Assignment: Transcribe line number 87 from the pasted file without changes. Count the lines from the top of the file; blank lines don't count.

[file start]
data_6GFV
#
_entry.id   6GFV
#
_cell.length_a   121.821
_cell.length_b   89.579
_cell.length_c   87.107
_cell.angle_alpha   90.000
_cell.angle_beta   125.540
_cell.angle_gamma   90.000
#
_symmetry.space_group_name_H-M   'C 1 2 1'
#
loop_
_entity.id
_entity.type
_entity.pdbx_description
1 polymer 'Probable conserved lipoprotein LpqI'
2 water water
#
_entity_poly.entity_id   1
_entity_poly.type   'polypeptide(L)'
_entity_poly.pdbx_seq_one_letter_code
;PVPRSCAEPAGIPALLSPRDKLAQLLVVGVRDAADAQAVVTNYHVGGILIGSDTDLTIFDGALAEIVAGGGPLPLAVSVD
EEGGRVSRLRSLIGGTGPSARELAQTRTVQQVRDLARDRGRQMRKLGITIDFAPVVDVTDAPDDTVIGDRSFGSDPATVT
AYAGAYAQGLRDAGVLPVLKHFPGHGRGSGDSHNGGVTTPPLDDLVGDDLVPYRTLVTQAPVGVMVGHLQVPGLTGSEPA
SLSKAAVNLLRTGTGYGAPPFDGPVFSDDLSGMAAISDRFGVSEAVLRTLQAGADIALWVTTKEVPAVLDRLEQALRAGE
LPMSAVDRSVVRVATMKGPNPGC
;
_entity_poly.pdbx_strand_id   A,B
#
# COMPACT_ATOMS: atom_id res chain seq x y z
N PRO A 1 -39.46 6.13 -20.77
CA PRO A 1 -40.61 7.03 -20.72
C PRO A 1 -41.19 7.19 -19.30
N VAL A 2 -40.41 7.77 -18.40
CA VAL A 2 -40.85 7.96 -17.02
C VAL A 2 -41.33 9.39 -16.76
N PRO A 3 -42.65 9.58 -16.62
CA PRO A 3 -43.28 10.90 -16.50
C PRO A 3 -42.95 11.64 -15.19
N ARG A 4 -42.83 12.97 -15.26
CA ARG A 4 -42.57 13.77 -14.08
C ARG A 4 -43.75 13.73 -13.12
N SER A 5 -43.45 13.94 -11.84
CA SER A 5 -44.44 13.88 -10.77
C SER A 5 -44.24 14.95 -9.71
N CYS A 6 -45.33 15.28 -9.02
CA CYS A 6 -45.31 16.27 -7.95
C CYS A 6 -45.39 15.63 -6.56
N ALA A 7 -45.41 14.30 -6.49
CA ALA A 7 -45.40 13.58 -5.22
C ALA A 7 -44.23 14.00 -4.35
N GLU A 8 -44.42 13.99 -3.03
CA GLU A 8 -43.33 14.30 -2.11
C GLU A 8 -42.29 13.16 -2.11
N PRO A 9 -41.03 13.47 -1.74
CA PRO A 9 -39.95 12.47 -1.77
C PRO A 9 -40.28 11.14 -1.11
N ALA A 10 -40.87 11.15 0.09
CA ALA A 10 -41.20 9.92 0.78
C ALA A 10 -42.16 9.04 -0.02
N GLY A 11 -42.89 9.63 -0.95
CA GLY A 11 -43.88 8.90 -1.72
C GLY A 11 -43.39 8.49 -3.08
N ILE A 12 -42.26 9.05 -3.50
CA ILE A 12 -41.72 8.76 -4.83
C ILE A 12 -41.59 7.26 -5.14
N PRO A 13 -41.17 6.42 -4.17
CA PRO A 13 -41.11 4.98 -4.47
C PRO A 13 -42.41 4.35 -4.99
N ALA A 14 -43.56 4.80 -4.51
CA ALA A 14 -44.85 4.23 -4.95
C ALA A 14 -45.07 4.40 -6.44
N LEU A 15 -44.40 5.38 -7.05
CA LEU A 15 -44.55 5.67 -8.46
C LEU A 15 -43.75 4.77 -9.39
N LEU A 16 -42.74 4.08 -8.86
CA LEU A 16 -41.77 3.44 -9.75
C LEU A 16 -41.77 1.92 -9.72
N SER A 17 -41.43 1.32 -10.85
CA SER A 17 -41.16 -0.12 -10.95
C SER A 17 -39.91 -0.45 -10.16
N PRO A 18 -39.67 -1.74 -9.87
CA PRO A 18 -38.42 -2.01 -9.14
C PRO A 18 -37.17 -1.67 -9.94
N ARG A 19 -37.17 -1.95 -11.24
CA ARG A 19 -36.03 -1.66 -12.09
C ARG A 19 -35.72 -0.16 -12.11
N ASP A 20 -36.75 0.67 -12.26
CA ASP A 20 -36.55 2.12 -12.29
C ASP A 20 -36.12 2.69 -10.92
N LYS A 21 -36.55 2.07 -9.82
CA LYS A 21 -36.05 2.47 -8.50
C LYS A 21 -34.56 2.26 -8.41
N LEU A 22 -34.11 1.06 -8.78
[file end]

N ARG A 19 -37.17 -1.95 -11.24